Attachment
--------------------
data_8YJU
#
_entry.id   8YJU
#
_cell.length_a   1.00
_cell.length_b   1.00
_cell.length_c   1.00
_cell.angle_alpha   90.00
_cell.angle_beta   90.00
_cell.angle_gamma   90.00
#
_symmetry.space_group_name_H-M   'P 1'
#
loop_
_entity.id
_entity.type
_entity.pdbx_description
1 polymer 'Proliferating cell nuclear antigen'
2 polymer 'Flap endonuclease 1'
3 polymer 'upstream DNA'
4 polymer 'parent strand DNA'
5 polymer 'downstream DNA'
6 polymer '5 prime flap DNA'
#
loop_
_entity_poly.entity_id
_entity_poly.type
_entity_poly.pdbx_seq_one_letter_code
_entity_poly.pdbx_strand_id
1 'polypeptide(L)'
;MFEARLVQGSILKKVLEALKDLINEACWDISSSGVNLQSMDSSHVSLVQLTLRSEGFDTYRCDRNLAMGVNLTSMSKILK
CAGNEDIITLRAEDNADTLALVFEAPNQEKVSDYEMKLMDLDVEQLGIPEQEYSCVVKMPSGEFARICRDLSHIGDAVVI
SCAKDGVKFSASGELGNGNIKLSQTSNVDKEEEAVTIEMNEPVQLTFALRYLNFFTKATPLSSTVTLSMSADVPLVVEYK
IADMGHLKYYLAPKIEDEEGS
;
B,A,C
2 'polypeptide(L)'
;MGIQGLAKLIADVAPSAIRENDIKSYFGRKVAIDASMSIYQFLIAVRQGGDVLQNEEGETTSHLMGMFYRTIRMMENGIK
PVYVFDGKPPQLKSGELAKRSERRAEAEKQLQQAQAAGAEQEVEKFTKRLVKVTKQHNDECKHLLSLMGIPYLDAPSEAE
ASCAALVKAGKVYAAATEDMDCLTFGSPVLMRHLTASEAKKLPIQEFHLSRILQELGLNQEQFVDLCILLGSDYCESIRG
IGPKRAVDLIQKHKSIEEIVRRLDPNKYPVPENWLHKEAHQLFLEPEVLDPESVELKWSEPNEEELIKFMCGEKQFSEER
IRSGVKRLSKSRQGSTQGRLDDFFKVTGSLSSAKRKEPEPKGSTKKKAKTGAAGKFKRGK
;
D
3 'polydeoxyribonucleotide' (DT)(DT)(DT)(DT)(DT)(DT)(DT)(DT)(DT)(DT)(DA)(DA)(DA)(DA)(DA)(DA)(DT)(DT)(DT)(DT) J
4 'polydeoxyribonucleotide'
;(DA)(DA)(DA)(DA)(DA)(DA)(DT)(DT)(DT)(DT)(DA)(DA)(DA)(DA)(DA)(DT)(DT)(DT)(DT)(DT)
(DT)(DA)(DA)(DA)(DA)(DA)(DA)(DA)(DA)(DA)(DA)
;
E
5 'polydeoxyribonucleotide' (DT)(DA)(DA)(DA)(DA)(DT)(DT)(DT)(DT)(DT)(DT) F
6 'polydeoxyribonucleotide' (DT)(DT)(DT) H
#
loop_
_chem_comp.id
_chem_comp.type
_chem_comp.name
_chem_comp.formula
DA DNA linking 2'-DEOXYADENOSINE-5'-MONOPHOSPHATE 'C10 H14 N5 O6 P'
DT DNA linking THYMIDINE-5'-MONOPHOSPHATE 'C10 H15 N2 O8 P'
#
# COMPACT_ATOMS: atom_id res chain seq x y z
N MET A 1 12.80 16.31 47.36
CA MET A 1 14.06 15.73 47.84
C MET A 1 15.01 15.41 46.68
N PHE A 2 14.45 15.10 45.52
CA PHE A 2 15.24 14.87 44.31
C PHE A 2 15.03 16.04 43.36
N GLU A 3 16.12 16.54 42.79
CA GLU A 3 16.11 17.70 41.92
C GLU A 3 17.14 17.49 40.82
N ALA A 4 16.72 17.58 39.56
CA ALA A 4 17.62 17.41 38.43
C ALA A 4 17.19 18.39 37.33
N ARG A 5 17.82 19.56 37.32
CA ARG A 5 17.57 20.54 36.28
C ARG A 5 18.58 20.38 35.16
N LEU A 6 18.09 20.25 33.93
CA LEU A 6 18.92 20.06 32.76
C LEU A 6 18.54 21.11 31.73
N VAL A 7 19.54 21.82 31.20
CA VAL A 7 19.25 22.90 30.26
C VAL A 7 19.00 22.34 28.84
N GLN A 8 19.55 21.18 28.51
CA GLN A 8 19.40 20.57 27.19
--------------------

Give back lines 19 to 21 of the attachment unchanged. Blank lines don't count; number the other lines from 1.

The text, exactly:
2 polymer 'Flap endonuclease 1'
3 polymer 'upstream DNA'
4 polymer 'parent strand DNA'